Here’s how Indigenous youth in Thunder Bay, Ontario. feel the Pope’s arrival in Canada

A number of Aboriginal youth from Thunder Bay, Ontario. saying that an apology from the Pope will mean little to them without concrete action to help Indigenous peoples heal from intergenerational trauma.

« It doesn’t do justice or help us, » Melissa Fox said of an apology Pope Francis is expected to deliver next week as part of a Canadian tour aimed at reconciliation with Indigenous peoples.

The Pope is expected to arrive in Canada on Sunday, for a tour that will take him to Edmonton, Quebec and Iqaluit.

This follows his apology earlier this spring, for the actions church members played in the residential school system.

Fox, along with other Indigenous members of the Regional Multicultural Youth Council, a grassroots youth resource center in Thunder Bay, expressed skepticism about the realization of the papal visit on what they want to see: a real change for Indigenous families impacted by the legacy of residential schools.

RMYC youth also prepared a statement for CBC expressing their views on the visit, addressed to Pope Francis.

“They only issue a public apology because of the media coverage of the unmarked graves at the boarding schools on Turtle Island. The last boarding school closed in 1996. Why apologize so many years later? It is too late to recognize it. the bare minimum and it is too late to do the bare minimum,” one First Nations youth wrote to RMYC.

Young people said they wanted to see action to help communities and families with apologies, and without action to change things, apologies mean nothing and reparations do not help healing.

They also said that because of acts of colonialism and residential schools, they too are dealing with intergenerational trauma.

Eternity Neekan, left, and Teonna McKay, right, say the pope’s apology won’t do much. (Jasmine Kabatay/CBC)

Young people said many Indigenous people struggle with addiction and isolation, or know someone who struggles with addiction and isolation, and called the government’s inadequate reparations a « killer tactic, » even though it’s not may not be the intention.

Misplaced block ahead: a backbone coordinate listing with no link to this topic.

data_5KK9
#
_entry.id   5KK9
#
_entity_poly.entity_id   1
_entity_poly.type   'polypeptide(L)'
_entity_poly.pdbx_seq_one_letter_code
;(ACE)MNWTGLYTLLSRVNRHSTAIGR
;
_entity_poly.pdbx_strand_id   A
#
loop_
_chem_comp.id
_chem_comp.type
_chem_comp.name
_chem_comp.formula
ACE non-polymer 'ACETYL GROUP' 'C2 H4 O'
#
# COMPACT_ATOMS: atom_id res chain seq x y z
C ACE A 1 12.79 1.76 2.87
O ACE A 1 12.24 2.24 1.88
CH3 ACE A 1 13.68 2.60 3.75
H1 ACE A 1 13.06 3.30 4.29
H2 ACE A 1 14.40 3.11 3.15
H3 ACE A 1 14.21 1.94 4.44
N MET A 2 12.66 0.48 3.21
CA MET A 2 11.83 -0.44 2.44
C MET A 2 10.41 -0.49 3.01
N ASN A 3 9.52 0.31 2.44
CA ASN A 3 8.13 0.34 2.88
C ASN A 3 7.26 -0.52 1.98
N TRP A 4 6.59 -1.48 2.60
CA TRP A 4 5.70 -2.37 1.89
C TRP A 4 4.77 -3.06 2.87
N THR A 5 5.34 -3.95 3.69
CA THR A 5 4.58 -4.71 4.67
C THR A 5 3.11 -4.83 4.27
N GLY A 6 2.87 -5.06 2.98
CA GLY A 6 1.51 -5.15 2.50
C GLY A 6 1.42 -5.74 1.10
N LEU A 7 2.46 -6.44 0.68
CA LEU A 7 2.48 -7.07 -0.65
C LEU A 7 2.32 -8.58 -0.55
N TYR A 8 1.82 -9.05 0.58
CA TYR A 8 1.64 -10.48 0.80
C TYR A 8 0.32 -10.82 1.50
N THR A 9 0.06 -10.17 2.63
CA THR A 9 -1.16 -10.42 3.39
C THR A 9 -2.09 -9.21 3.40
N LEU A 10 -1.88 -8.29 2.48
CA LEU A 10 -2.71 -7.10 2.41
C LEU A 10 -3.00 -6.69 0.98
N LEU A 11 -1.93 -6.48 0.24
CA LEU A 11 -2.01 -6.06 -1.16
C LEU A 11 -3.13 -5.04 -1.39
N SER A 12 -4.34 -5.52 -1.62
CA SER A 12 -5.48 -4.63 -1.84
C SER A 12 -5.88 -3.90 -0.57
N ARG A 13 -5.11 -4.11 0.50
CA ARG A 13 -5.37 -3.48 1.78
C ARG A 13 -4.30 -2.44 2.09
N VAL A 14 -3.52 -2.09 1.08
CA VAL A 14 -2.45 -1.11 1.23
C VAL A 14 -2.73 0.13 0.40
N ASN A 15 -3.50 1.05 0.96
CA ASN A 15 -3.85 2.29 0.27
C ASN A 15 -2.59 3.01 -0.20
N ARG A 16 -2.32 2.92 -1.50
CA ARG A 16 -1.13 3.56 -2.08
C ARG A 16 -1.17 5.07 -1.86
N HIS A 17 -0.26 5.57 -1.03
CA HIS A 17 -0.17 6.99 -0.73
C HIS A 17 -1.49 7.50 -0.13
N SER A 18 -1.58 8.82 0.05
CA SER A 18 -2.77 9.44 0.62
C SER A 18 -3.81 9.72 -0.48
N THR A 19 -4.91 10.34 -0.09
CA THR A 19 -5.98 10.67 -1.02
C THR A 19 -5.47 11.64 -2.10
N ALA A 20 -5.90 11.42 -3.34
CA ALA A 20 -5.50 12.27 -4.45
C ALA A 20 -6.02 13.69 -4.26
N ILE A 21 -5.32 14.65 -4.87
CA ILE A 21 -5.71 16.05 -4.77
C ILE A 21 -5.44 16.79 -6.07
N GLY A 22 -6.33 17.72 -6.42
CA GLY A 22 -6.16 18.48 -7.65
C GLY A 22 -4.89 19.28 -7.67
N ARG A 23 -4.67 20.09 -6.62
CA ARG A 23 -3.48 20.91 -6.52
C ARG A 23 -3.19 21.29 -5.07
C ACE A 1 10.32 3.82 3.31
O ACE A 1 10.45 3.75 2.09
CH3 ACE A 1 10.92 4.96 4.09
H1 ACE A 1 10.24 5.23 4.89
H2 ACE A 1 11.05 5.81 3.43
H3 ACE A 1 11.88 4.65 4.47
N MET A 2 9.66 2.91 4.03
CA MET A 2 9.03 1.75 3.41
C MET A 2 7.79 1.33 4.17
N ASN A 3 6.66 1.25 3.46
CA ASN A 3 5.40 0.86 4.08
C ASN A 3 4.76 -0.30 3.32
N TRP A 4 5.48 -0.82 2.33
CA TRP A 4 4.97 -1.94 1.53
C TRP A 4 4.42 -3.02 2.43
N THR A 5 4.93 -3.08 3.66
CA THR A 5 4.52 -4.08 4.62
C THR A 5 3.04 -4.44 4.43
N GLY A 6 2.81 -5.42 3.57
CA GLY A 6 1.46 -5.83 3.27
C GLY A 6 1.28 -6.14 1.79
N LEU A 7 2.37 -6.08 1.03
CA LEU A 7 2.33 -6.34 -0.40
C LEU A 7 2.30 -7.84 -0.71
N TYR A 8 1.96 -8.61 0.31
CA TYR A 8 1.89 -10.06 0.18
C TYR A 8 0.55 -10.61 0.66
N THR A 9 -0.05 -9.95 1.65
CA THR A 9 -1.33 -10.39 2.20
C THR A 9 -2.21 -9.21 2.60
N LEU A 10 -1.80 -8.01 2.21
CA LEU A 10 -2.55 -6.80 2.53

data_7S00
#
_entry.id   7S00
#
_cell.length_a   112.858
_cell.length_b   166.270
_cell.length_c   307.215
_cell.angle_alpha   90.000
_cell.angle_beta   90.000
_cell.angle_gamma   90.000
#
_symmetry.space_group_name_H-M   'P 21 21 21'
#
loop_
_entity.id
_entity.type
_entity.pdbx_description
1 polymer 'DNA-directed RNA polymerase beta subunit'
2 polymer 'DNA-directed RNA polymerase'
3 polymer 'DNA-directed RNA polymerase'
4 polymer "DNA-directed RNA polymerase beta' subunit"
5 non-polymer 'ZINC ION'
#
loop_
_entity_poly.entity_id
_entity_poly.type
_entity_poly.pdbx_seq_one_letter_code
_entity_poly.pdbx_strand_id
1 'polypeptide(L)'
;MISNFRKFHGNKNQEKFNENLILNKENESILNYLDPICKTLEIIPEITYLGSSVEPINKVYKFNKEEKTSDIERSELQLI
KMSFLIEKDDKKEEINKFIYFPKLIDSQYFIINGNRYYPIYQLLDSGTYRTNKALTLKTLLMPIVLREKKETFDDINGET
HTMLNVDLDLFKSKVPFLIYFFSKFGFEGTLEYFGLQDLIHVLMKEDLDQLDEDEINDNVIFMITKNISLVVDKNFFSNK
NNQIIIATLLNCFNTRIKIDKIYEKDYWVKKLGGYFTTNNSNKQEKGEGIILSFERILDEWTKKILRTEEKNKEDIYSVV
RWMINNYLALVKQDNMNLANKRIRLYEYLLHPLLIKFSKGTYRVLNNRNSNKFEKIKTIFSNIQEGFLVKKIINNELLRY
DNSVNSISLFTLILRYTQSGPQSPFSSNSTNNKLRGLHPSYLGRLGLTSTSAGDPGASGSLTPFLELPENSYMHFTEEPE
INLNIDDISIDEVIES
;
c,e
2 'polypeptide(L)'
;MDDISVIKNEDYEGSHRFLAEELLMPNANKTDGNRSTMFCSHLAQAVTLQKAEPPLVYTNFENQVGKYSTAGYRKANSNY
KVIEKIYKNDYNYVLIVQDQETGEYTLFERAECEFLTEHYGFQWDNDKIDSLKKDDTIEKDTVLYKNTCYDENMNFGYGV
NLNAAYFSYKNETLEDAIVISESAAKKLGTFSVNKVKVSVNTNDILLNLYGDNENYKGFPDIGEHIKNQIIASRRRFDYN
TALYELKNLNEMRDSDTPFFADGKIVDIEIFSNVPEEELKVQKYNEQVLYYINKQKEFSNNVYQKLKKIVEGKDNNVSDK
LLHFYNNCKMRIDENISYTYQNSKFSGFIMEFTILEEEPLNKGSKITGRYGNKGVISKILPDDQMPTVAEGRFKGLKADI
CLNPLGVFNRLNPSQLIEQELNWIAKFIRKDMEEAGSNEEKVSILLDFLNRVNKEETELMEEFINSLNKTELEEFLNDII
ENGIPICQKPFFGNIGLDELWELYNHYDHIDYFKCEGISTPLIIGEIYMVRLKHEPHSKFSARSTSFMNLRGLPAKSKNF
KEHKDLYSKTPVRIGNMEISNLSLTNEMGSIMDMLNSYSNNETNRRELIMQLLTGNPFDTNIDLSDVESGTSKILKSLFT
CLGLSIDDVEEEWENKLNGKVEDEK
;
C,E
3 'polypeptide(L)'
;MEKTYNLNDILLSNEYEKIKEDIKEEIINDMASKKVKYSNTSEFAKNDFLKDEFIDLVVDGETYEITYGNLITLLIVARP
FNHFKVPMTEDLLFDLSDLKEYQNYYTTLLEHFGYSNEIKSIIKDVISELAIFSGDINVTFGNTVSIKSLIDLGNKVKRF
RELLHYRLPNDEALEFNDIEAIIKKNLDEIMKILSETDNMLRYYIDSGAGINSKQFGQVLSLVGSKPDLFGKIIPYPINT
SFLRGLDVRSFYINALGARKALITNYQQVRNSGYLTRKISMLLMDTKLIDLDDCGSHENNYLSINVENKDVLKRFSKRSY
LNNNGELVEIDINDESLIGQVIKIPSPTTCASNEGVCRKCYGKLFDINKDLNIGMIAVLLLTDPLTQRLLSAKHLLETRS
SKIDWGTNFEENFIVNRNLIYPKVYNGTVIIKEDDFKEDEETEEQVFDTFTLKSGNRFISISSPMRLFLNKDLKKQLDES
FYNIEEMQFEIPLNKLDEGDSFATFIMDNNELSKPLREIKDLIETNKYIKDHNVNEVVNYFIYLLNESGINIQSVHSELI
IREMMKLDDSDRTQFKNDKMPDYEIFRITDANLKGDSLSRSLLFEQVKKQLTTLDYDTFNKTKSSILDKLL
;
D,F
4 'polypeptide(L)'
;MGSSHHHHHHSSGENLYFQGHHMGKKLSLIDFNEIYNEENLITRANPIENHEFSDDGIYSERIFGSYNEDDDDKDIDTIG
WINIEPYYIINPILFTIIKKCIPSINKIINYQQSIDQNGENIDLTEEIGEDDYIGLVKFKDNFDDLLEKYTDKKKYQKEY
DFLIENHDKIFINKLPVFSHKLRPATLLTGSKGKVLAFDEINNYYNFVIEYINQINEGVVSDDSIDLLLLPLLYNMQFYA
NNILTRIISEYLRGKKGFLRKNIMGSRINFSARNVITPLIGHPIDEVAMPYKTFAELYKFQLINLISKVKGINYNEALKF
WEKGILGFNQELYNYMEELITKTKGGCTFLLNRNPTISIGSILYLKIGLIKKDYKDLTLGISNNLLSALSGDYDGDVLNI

“They should provide/give us an abundance of resources and safe spaces, food security and clean water on Turtle Island,” they wrote.

Teonna McKay said the country has enough resources to help families and young people today, and Canadians and the country have no excuse to ignore the problem in the future.

« I see a lot of people outside of the Indigenous race complaining about the representation of my people, such as homelessness, addictions, mental illness, and the inability to create healthy lifestyles and relationships. However, there there’s more to the story, the side that was hidden with the money and the ego. To be born indigenous means to be born into grief, pain and unhealthy examples of life, » McKay said.

McKay says the blindness of people to the intergenerational trauma affecting Indigenous people has been deadly.

“Not having serious conversations about the history of the Catholic Church and how they tried everything to assimilate us, the indigenous people, will be dangerous moving forward,” McKay said.

« This new generation is filled with sacred and powerful Indigenous youth and we will no longer be silenced, we will continue to rise up and speak our truth and the effects that come with it. »

Other youth council members also said they would like to see more effort from the Catholic Church, as well as the Canadian government, to address the harm done, for example, by providing resources to organizations that provide support at the community level.

« You personally have not experienced the harm, trauma and generational trauma that many young people still face today. How will this apology help? For closure? Further action is needed to help many communities and families that have been affected, » Eternity said. Neek.

« Not just buying your way out of this genocide you imposed on our people. »

A National Residential School Crisis Line has been established to provide support to residential school survivors and others affected. People can access emotional and crisis referral services by calling the 24-hour national crisis hotline: 1-866-925-4419.

Support is also available for anyone affected by their Indian or Federal Day School experience. People can access mental health counseling and crisis intervention immediately at the Hope for Wellness Helpline by calling 1-855-242-3310 or online at


Back to top button